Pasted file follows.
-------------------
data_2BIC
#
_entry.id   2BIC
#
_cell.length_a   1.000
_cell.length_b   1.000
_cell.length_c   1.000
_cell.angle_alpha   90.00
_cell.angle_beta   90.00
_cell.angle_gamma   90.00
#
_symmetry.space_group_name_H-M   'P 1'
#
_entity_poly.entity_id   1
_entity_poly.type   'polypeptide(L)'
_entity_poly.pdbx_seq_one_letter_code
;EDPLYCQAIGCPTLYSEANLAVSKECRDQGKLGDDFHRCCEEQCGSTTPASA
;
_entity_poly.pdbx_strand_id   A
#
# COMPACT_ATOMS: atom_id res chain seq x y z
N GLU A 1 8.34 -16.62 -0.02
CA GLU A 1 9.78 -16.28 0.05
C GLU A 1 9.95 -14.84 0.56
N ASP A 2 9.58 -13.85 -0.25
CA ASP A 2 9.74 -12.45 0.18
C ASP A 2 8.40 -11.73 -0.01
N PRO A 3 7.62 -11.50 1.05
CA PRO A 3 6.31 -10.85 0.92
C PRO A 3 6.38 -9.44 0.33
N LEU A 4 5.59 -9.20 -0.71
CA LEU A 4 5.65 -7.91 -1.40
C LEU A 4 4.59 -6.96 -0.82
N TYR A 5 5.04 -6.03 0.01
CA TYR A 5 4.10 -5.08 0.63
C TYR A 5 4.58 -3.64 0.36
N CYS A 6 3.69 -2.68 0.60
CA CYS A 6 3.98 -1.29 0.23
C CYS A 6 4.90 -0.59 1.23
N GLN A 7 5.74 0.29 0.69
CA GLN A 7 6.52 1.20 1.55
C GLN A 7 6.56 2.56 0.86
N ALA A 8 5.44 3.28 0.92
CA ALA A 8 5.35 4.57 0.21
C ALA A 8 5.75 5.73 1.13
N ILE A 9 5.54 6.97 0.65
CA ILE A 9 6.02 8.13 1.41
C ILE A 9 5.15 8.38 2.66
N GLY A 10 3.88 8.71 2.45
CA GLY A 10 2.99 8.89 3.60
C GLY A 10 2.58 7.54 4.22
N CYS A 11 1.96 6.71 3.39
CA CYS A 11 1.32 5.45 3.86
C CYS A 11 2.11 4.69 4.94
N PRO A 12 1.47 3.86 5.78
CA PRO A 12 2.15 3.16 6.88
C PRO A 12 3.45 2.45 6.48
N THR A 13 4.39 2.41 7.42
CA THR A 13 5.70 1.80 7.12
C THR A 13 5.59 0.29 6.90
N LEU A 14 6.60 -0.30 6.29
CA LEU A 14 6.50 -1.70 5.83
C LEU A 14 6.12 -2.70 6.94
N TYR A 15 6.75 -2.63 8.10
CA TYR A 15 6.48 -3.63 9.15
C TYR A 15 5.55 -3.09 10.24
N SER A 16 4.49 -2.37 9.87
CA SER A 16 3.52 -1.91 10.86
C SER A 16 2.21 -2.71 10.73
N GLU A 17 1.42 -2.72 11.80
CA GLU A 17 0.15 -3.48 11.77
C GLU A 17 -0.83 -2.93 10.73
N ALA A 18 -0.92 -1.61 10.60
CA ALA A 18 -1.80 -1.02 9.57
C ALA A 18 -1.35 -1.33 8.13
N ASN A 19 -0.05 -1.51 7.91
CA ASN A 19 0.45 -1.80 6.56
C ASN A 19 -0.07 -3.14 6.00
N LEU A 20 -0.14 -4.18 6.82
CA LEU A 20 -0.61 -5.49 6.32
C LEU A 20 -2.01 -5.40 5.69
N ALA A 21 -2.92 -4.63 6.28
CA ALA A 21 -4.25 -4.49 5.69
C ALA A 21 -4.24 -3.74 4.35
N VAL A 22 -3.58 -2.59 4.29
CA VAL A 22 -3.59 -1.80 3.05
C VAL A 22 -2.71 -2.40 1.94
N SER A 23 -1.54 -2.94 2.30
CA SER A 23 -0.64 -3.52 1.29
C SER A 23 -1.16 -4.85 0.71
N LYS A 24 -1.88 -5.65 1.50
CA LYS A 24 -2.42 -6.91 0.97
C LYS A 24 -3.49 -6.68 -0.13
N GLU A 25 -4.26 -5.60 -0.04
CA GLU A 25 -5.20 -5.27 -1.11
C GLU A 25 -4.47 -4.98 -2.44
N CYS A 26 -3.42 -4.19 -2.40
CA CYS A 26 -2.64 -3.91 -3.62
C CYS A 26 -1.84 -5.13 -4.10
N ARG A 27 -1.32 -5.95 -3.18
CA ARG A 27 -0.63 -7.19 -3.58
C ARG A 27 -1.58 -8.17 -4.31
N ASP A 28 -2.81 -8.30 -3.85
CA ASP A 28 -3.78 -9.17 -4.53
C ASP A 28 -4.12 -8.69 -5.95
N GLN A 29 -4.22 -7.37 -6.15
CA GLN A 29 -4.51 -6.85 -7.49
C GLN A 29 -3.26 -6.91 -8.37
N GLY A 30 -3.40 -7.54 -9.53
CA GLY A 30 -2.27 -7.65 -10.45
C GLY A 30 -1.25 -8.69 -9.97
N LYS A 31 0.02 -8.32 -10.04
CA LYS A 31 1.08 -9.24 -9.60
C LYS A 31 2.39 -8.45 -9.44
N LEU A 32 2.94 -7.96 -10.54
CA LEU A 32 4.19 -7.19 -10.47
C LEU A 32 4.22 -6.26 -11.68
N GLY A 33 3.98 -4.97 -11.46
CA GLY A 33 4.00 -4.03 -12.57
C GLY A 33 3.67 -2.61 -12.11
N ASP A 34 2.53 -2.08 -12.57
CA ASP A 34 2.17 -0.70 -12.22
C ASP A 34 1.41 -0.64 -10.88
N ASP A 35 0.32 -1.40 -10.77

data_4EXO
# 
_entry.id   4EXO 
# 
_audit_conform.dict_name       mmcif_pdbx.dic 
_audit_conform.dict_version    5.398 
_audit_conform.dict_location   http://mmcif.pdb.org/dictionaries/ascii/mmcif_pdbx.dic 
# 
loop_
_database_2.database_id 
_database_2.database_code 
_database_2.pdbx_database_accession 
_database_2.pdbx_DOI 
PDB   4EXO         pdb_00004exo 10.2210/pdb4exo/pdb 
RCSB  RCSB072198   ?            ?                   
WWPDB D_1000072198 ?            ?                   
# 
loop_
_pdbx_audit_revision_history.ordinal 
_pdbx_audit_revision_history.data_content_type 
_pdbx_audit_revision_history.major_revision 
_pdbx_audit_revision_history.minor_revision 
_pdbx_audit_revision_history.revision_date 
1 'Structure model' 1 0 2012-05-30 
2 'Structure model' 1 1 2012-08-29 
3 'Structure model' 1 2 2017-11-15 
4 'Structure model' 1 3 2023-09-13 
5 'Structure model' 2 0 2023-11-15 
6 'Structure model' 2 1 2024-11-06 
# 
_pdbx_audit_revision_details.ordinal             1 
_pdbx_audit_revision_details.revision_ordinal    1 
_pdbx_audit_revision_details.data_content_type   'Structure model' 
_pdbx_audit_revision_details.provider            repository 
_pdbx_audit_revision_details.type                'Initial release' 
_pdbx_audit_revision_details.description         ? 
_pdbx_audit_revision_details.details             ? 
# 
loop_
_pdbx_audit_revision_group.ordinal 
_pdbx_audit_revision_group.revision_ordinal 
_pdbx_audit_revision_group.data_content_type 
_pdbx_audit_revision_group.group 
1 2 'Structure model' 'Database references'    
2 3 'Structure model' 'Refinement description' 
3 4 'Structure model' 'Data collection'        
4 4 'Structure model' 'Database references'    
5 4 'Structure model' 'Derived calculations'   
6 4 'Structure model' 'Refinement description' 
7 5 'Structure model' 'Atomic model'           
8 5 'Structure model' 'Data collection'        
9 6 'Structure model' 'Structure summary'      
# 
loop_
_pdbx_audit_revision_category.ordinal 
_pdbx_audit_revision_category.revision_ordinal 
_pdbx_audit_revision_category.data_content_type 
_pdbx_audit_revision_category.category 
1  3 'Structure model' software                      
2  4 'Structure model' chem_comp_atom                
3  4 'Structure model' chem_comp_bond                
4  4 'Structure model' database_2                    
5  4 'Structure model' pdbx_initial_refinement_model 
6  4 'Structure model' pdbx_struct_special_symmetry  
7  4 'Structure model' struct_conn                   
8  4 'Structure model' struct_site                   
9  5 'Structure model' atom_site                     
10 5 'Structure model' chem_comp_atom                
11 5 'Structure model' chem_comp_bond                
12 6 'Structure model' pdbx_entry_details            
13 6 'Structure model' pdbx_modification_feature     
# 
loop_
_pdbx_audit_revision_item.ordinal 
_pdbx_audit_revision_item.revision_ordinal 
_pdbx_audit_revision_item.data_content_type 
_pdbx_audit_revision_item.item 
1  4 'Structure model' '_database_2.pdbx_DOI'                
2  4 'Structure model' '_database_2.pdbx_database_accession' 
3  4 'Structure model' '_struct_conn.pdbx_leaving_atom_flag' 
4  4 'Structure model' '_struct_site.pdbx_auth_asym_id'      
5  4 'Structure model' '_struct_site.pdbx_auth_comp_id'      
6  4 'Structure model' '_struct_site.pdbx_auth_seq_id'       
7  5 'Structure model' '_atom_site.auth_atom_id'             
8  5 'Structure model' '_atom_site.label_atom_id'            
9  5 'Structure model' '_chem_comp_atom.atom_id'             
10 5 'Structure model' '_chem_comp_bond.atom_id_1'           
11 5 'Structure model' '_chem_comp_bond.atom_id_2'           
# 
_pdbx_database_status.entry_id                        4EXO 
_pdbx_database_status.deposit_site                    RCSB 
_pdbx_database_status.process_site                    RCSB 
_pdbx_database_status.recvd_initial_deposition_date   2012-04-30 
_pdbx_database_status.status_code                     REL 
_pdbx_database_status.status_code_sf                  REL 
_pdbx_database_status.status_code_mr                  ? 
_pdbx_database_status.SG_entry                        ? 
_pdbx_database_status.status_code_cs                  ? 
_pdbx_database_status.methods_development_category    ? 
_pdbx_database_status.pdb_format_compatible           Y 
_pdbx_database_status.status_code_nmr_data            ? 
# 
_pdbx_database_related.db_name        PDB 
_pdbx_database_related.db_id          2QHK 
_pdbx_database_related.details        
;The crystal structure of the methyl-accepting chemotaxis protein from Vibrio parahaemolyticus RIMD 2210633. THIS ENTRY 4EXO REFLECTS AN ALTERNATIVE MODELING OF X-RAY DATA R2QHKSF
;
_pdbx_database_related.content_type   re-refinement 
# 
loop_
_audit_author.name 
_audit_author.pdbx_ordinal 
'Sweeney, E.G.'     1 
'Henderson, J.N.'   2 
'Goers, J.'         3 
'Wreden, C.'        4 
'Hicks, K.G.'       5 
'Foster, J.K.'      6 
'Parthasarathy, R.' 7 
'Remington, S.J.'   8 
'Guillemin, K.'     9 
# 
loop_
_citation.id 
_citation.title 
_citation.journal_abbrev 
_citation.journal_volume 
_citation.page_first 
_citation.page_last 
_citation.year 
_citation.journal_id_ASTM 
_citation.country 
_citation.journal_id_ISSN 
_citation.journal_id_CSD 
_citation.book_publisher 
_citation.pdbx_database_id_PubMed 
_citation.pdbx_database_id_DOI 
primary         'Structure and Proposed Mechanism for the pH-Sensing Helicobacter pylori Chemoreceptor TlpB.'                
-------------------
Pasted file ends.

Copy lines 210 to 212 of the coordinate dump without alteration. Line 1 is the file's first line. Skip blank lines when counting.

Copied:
9  5 'Structure model' '_chem_comp_atom.atom_id'             
10 5 'Structure model' '_chem_comp_bond.atom_id_1'           
11 5 'Structure model' '_chem_comp_bond.atom_id_2'           